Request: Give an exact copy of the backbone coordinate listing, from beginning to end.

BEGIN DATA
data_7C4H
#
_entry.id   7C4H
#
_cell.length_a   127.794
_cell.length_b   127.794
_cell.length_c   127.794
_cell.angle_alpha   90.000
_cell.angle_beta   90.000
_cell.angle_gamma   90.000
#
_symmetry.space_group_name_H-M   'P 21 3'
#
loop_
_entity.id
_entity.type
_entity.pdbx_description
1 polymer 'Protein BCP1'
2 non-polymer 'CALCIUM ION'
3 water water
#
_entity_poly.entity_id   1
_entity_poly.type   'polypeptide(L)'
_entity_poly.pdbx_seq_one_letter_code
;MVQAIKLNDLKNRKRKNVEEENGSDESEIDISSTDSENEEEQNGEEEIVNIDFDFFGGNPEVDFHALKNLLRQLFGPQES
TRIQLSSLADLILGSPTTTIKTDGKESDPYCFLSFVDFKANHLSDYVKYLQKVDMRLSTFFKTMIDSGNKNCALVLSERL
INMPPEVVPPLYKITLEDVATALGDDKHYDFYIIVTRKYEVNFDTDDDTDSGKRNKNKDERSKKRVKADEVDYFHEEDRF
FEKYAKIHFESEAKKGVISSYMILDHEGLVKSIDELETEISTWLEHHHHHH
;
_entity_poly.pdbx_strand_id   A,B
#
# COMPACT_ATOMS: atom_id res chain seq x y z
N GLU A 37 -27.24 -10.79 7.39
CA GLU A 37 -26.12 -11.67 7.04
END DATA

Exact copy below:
data_7C4H
#
_entry.id   7C4H
#
_cell.length_a   127.794
_cell.length_b   127.794
_cell.length_c   127.794
_cell.angle_alpha   90.000
_cell.angle_beta   90.000
_cell.angle_gamma   90.000
#
_symmetry.space_group_name_H-M   'P 21 3'
#
loop_
_entity.id
_entity.type
_entity.pdbx_description
1 polymer 'Protein BCP1'
2 non-polymer 'CALCIUM ION'
3 water water
#
_entity_poly.entity_id   1
_entity_poly.type   'polypeptide(L)'
_entity_poly.pdbx_seq_one_letter_code
;MVQAIKLNDLKNRKRKNVEEENGSDESEIDISSTDSENEEEQNGEEEIVNIDFDFFGGNPEVDFHALKNLLRQLFGPQES
TRIQLSSLADLILGSPTTTIKTDGKESDPYCFLSFVDFKANHLSDYVKYLQKVDMRLSTFFKTMIDSGNKNCALVLSERL
INMPPEVVPPLYKITLEDVATALGDDKHYDFYIIVTRKYEVNFDTDDDTDSGKRNKNKDERSKKRVKADEVDYFHEEDRF
FEKYAKIHFESEAKKGVISSYMILDHEGLVKSIDELETEISTWLEHHHHHH
;
_entity_poly.pdbx_strand_id   A,B
#
# COMPACT_ATOMS: atom_id res chain seq x y z
N GLU A 37 -27.24 -10.79 7.39
CA GLU A 37 -26.12 -11.67 7.04